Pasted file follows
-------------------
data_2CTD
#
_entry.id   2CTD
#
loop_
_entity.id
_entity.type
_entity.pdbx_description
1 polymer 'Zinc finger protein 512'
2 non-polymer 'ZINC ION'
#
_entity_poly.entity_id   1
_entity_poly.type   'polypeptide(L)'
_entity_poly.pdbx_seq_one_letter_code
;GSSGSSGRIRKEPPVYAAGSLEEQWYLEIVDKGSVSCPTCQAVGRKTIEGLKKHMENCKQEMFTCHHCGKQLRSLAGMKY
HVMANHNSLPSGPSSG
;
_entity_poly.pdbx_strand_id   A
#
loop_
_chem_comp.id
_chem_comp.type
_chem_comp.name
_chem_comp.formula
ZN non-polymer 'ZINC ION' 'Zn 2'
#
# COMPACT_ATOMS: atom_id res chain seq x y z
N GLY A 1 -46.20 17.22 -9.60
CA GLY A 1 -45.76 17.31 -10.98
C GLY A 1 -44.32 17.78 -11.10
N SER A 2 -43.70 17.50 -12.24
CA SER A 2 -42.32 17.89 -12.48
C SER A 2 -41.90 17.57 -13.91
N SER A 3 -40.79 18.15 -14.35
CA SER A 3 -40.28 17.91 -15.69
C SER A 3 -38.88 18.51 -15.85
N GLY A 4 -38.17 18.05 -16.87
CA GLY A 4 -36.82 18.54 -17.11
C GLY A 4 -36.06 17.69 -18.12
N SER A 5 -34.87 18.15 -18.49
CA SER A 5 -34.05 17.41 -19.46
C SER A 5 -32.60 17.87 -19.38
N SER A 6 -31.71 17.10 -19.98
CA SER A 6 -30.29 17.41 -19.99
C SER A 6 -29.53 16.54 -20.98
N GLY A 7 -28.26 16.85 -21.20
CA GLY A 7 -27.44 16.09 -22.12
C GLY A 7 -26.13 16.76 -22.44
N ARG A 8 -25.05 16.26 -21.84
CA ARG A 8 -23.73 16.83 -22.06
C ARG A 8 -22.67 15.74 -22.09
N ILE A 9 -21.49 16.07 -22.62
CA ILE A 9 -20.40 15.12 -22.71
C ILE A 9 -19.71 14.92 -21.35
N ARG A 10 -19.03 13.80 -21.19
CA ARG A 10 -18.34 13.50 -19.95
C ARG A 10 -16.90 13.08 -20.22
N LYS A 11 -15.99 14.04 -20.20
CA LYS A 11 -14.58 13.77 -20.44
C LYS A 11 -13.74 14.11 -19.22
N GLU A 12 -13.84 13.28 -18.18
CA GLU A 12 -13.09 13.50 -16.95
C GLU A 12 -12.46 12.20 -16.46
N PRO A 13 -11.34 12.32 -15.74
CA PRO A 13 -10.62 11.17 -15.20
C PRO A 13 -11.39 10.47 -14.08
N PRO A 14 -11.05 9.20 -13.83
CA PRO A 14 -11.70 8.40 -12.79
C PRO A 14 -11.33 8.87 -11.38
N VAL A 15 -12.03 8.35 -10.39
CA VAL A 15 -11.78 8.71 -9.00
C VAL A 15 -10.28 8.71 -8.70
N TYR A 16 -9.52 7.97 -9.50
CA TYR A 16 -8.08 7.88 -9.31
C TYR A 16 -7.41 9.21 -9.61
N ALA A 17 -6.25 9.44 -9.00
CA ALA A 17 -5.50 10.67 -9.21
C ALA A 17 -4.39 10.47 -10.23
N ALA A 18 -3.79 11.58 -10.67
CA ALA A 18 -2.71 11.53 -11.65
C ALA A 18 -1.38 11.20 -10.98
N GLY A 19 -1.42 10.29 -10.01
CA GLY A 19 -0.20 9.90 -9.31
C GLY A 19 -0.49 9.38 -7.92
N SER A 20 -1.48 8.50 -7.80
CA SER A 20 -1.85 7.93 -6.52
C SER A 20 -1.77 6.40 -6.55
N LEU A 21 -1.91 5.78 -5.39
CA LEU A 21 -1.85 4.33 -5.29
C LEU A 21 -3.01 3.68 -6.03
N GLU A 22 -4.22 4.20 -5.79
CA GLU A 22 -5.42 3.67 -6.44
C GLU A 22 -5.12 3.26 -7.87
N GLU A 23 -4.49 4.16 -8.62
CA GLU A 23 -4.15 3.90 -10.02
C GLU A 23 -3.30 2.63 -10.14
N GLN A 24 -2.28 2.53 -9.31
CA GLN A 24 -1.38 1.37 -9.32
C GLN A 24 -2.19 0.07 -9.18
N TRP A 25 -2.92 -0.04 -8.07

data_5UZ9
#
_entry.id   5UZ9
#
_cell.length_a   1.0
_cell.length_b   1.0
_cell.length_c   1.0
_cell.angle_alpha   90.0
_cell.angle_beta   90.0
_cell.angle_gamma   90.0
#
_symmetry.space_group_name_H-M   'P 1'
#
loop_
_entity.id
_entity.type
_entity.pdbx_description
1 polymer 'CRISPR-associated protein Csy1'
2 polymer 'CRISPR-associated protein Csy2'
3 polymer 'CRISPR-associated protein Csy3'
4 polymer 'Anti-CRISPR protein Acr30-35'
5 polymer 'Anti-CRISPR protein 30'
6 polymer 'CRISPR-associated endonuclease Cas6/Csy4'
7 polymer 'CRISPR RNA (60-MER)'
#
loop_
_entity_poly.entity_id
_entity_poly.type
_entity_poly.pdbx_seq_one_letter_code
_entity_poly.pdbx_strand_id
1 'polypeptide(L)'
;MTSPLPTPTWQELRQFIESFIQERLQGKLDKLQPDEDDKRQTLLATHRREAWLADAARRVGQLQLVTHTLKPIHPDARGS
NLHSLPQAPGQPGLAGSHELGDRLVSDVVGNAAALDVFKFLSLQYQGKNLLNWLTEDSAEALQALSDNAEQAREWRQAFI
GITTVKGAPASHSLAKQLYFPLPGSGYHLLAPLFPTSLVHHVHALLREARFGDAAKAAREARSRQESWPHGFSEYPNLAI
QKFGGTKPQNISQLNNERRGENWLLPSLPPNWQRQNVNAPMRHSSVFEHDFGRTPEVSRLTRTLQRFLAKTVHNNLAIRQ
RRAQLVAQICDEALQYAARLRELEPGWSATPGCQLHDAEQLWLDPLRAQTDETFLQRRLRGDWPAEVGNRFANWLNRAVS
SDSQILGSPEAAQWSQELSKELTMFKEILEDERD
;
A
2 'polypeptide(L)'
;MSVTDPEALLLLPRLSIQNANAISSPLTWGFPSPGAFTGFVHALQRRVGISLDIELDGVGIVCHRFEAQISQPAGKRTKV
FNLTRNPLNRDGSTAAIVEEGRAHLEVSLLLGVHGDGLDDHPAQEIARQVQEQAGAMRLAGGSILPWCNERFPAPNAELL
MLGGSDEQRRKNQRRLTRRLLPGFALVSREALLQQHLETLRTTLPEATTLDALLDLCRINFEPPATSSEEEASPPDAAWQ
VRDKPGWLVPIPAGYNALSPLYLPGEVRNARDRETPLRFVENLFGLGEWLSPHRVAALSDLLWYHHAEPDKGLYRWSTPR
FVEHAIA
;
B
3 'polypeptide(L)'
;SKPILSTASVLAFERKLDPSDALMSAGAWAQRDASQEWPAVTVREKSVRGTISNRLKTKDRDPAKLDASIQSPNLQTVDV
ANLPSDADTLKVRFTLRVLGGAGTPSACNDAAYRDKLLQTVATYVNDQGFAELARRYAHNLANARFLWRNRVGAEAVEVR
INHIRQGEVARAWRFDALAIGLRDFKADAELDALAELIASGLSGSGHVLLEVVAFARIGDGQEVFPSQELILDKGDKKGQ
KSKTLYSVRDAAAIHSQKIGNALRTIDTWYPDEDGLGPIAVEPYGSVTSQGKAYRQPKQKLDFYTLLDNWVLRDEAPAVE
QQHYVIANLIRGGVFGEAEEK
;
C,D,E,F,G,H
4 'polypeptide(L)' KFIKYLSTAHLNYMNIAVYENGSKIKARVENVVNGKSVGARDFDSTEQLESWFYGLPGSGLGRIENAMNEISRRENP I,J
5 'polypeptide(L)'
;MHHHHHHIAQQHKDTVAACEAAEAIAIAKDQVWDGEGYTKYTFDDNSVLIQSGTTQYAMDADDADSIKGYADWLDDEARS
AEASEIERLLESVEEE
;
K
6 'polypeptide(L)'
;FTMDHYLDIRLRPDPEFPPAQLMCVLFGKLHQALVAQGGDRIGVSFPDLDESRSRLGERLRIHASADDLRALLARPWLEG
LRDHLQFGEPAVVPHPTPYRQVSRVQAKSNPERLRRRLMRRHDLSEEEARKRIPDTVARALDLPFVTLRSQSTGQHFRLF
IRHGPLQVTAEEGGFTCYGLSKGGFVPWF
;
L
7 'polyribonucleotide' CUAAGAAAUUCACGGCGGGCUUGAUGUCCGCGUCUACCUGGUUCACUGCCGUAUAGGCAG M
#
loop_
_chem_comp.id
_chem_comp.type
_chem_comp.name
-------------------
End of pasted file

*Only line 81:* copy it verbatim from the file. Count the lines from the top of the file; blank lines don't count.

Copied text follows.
C ALA A 18 -1.38 11.20 -10.98